For example, the value of the feature \(x_1 x_4 x_5 x_9\) in the 4degree HPK gives us some information about the values of the features \(x_1, x_4, x_5\) and \(x_9\) in the 1degree HPK and viceversa. An illustration of this kind of dependencies is depicted in Fig. 2. In general, we expect that the higher the order of the HPK, the sparser the kernel matrix produced. We will prove this is true at least when the HPKs are normalized. Specifically, the following theorem shows that the exponent d of a HPK of the form \(K(\mathbf{x},\mathbf{z}) = (\mathbf{x}\cdot \mathbf{z})^d\) induces an order of expressiveness in the kernel functions.
Proposition 2
For any choice \(D \in \mathbb {N}\), the family of kernels \(\mathcal{K}_D = \{ k_0, \dots , k_D \}\), with \(k_d(\mathbf{x},\mathbf{z}) = \left( \frac{\mathbf{x}\cdot \mathbf{z}}{\mathbf{x} \mathbf{z}}\right) ^d\) the ddegree normalized homogeneous polynomial kernel, has monotonically increasing expressiveness, that is \(k_i \ge _G k_j\) when \(i \le j\).
Proof
5 Experimental work
Datasets information: name, source, number of features and number of examples
Data set  Source  Features  Examples 

Haberman  \(\textit{UCI}\) (Lichman 2013)  3  306 
Liver  \(\textit{UCI}\)  6  345 
Diabetes  \(\textit{UCI}\)  8  768 
Abalone  \(\textit{UCI}\)  8  4177 
Australian  \(\textit{UCI}\)  14  690 
Pendigits  \(\textit{UCI}\)  16  4000 
Heart  \(\textit{UCI}\)  22  267 
German  Statlog  24  1000 
Ionosphere  \(\textit{UCI}\)  34  351 
Splice  \(\textit{UCI}\)  60  1000 
Sonar  \(\textit{UCI}\)  60  208 
MNIST  LeCun et al. (1998)  784  70000 
Colon  \(\textit{UCI}\)  2000  62 
Gisette  \({ NIPS}\)  5000  4000 
5.1 MKL for learning DPP on UCI datasets
In this section we describe the experiments we performed to test the accuracy in terms of AUC of the kernel generated by learning the coefficients of a dotproduct polynomial using \(\mathcal{K}_D = \{k_0,\dots ,k_D\}\) as base HPKs as defined in Sect. 4.1, and varying the value of D. This method is indicated with \(\mathbf{K}_{\mathrm {MKL}}\) in the following.

Each dataset is divided in 10 folds \(\mathbf{f}_1,\dots ,\mathbf{f}_{10}\) respecting the distribution of the labels, where \(\mathbf{f}_i\) contains the list of indexes of the examples in the ith fold;

One fold \(\mathbf{f}_j\) is selected as test set;

The remaining nine out of ten folds \( \mathbf{v}_j = \bigcup _{i = 1, i \ne j}^{10} \mathbf{f}_i\) are then used as validation set for the choice of the hyperparameters. In particular, another 10fold cross validation over \(\mathbf{v}_j\) is performed;

The set \(\mathbf{v}_j\) is selected as training set to generate a model (using the validated hyperparameters);

The test fold \(\mathbf{f}_j\) is used as test set to evaluate the performance of the model;

The reported results are the averages (with standard deviations) obtained repeating the steps above over all the 10 possible test sets \(\mathbf{f}_j\) (i.e. for each j in \(\{1,\dots ,10\}\)).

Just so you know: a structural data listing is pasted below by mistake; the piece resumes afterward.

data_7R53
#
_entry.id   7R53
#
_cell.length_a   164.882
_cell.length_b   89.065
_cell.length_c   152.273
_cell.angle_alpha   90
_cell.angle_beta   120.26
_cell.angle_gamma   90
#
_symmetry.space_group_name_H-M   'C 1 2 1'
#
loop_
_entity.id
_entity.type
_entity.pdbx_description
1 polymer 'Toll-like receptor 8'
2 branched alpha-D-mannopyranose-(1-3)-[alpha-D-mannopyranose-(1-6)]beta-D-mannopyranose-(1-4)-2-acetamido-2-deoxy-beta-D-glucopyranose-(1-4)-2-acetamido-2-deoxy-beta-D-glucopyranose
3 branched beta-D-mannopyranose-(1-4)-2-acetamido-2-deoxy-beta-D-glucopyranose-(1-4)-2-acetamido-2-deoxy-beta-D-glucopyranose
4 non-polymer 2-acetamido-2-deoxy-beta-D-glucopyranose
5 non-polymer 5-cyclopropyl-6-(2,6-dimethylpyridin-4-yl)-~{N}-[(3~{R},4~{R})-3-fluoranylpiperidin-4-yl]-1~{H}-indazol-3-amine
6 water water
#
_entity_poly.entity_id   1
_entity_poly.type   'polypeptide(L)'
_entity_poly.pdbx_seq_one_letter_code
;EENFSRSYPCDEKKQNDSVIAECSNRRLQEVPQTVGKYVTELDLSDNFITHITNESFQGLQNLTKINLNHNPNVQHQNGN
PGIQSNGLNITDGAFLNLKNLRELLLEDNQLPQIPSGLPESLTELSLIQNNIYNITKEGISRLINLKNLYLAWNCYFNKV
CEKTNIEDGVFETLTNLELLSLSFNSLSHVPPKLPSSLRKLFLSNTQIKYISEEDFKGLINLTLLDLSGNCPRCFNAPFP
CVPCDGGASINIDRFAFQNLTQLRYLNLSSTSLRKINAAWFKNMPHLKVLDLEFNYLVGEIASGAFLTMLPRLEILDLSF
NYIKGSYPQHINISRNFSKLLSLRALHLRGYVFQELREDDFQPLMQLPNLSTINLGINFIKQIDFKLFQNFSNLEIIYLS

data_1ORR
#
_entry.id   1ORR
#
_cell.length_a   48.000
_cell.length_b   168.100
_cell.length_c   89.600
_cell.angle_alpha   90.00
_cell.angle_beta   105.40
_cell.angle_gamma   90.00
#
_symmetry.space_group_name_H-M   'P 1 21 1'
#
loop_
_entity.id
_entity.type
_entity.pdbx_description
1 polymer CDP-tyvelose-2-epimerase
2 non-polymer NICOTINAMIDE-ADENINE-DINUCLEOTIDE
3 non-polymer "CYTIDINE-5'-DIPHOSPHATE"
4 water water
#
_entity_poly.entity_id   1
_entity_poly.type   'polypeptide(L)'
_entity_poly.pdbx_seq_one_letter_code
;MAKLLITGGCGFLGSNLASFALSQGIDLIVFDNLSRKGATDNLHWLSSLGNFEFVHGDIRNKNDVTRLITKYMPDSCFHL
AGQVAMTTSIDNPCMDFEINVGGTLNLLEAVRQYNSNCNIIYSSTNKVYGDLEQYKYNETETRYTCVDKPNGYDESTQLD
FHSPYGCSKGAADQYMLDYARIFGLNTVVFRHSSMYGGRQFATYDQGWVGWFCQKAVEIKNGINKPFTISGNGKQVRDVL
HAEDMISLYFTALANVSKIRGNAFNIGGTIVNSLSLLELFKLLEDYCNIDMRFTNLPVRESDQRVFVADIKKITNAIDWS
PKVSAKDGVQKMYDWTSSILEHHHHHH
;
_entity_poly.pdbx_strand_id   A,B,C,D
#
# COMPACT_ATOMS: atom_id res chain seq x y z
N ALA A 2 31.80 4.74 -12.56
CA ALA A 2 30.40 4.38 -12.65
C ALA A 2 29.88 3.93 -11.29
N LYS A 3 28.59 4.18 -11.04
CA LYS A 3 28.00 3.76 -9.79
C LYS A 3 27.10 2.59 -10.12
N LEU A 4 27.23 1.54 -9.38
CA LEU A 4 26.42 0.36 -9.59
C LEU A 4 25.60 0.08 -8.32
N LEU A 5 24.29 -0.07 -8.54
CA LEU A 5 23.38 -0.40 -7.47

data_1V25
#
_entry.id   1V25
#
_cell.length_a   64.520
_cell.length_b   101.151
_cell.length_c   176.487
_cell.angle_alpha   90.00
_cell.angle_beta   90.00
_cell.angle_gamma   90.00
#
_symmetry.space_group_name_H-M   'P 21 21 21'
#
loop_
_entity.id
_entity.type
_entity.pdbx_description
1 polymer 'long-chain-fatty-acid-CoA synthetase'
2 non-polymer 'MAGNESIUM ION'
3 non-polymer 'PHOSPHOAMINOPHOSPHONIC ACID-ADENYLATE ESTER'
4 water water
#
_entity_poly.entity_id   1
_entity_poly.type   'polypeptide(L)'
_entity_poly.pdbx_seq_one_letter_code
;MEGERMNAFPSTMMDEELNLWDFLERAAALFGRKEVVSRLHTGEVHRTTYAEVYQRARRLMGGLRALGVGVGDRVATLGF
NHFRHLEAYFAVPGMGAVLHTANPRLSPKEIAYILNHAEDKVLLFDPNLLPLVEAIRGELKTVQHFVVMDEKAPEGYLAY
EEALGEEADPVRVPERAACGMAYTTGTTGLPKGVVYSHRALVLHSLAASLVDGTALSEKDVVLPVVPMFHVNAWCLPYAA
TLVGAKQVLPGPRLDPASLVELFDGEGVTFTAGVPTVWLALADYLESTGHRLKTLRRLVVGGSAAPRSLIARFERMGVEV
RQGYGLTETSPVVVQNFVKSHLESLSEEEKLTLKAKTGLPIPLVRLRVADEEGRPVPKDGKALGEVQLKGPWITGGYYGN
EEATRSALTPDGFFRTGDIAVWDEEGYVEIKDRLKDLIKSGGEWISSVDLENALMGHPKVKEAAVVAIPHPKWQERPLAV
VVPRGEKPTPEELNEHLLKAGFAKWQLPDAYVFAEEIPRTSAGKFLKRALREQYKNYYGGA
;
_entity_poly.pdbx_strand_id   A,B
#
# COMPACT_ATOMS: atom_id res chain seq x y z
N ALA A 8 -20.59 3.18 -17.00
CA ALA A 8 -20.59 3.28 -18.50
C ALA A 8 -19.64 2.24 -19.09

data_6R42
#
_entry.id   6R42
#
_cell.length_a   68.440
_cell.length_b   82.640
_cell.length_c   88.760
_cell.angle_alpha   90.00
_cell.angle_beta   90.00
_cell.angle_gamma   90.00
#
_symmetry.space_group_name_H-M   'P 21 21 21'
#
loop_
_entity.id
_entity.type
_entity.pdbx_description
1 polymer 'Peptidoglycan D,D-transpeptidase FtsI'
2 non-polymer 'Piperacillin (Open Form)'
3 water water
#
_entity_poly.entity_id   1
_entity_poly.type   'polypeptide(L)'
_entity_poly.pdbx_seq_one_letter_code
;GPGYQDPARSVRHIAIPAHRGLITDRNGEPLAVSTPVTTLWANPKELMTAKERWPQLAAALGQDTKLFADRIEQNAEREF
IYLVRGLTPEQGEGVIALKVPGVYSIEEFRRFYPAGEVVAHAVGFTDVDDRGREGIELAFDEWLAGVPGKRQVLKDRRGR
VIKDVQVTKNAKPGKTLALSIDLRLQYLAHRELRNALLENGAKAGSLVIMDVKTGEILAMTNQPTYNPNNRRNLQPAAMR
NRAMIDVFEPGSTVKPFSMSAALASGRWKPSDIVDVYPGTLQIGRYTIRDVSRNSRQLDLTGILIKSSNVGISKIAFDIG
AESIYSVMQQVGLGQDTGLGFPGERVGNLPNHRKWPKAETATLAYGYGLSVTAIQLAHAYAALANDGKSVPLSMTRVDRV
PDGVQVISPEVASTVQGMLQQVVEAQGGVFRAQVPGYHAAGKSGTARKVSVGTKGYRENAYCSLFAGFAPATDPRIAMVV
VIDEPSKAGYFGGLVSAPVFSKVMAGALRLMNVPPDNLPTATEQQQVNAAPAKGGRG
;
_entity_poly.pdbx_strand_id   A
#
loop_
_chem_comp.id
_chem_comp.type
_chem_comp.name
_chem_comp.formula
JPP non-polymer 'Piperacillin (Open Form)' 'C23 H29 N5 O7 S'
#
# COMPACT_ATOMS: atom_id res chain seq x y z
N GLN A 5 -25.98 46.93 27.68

\(\mathbf{K}_D\): the weight \(\eta _D\) is set to 1 (and all the other weights are set to 0);

\(\mathbf{K}_{sum}\): the weight is set uniformly over the base kernels, that is \(\eta _s = \frac{1}{D+1}\) for \(s \in \{0,1,\dots ,D\}\) (as pointed before, this is generally a strong baseline);
 \(\mathbf{K}_{D,c}\): the weights are assigned using the polynomial kernel rule (see Table 1):In this case, the value c is selected optimistically as the one from the set \(\{ 0.5, 1, 2, 3 \}\) which obtained the best AUC on the test set.$$\begin{aligned} \eta _s \propto {{D}\atopwithdelims (){s}} c^{Ds}, \,\,\,\, s \in \{0,\dots ,D\}. \end{aligned}$$(9)
 \(\mathbf{K}_\mathrm{RBF}^{\gamma }\): the weights are assigned according to the truncated RBF rule (see Table 1):Again, the value for \(\gamma \) is selected optimistically as the one from the set \(\{ 2^i : i \in \{ 5, 4, \dots , 0, 1 \} \}\) which obtained the best AUC on the test set.$$\begin{aligned} \eta _s \propto \frac{(2\gamma )^{2s}}{s!}, \,\,\,\, s \in \{0,\dots ,D\}. \end{aligned}$$(10)
In all the cases above, we performed a stratified nested 10fold cross validation to select the optimal EasyMKL parameter \({\varLambda }\) from the set of values \(\{ \frac{v}{1v} : v \in \{0.0, 0.1, \dots , 0.9, 1.0\} \}\).
5.2 Is the deep structure important?
In this section, we show empirically that the structure present in HPKs is indeed useful in order to obtain good results using our MKL approach. With this aim, we built two alternative sets of base kernel matrices \(\mathcal{Q}_D = \{\mathbf{K}_0^{(Q)},\dots ,\mathbf{K}_D^{(Q)}\}\) and \(\mathcal{R}_D = \{\mathbf{K}_0^{(R)},\dots ,\mathbf{K}_D^{(R)}\}\). Specifically, we considered the same set of features (monomials with degrees less or equal to D) for both families of base kernels, but the features are assigned to base kernels in a different way. When generating \(\mathcal{Q}_D\), the features are assigned to the kernels according to the degree rule, that is features of degree d are assigned to the kernel \(\mathbf{K}_d^{(Q)}\). On the other hand, when generating \(\mathcal{R}_D\), the features are assigned randomly to one of its base kernels.